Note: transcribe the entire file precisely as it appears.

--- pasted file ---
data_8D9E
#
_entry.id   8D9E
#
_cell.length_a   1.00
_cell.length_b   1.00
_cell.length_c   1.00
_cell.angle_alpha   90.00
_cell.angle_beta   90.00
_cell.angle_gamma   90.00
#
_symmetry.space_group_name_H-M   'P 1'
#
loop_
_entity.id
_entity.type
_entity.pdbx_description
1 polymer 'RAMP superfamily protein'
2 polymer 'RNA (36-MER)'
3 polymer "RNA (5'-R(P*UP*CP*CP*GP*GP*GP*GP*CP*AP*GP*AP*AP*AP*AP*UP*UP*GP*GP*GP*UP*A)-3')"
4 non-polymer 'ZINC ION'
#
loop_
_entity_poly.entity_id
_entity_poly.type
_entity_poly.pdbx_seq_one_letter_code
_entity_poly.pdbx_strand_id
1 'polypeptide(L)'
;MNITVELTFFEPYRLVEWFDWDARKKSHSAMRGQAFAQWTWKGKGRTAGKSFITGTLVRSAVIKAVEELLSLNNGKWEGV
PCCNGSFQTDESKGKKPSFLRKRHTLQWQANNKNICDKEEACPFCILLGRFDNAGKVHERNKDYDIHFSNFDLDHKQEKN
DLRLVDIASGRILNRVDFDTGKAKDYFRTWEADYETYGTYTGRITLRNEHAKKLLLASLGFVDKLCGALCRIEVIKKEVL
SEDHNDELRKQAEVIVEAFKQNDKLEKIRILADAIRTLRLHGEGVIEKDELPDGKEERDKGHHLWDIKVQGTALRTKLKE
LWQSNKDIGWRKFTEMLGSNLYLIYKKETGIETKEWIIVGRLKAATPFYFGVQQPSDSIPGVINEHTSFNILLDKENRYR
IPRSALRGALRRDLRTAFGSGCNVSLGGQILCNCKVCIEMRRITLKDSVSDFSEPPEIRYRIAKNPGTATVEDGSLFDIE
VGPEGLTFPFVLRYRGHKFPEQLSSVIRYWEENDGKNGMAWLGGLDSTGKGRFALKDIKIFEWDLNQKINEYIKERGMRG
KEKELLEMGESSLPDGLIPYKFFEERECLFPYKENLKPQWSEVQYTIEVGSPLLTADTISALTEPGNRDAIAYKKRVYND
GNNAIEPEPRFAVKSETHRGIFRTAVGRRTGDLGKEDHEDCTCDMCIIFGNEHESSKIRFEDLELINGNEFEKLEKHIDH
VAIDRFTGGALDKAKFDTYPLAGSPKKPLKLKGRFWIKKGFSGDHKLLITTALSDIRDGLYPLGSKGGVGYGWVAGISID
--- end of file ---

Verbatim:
data_8D9E
#
_entry.id   8D9E
#
_cell.length_a   1.00
_cell.length_b   1.00
_cell.length_c   1.00
_cell.angle_alpha   90.00
_cell.angle_beta   90.00
_cell.angle_gamma   90.00
#
_symmetry.space_group_name_H-M   'P 1'
#
loop_
_entity.id
_entity.type
_entity.pdbx_description
1 polymer 'RAMP superfamily protein'
2 polymer 'RNA (36-MER)'
3 polymer "RNA (5'-R(P*UP*CP*CP*GP*GP*GP*GP*CP*AP*GP*AP*AP*AP*AP*UP*UP*GP*GP*GP*UP*A)-3')"
4 non-polymer 'ZINC ION'
#
loop_
_entity_poly.entity_id
_entity_poly.type
_entity_poly.pdbx_seq_one_letter_code
_entity_poly.pdbx_strand_id
1 'polypeptide(L)'
;MNITVELTFFEPYRLVEWFDWDARKKSHSAMRGQAFAQWTWKGKGRTAGKSFITGTLVRSAVIKAVEELLSLNNGKWEGV
PCCNGSFQTDESKGKKPSFLRKRHTLQWQANNKNICDKEEACPFCILLGRFDNAGKVHERNKDYDIHFSNFDLDHKQEKN
DLRLVDIASGRILNRVDFDTGKAKDYFRTWEADYETYGTYTGRITLRNEHAKKLLLASLGFVDKLCGALCRIEVIKKEVL
SEDHNDELRKQAEVIVEAFKQNDKLEKIRILADAIRTLRLHGEGVIEKDELPDGKEERDKGHHLWDIKVQGTALRTKLKE
LWQSNKDIGWRKFTEMLGSNLYLIYKKETGIETKEWIIVGRLKAATPFYFGVQQPSDSIPGVINEHTSFNILLDKENRYR
IPRSALRGALRRDLRTAFGSGCNVSLGGQILCNCKVCIEMRRITLKDSVSDFSEPPEIRYRIAKNPGTATVEDGSLFDIE
VGPEGLTFPFVLRYRGHKFPEQLSSVIRYWEENDGKNGMAWLGGLDSTGKGRFALKDIKIFEWDLNQKINEYIKERGMRG
KEKELLEMGESSLPDGLIPYKFFEERECLFPYKENLKPQWSEVQYTIEVGSPLLTADTISALTEPGNRDAIAYKKRVYND
GNNAIEPEPRFAVKSETHRGIFRTAVGRRTGDLGKEDHEDCTCDMCIIFGNEHESSKIRFEDLELINGNEFEKLEKHIDH
VAIDRFTGGALDKAKFDTYPLAGSPKKPLKLKGRFWIKKGFSGDHKLLITTALSDIRDGLYPLGSKGGVGYGWVAGISID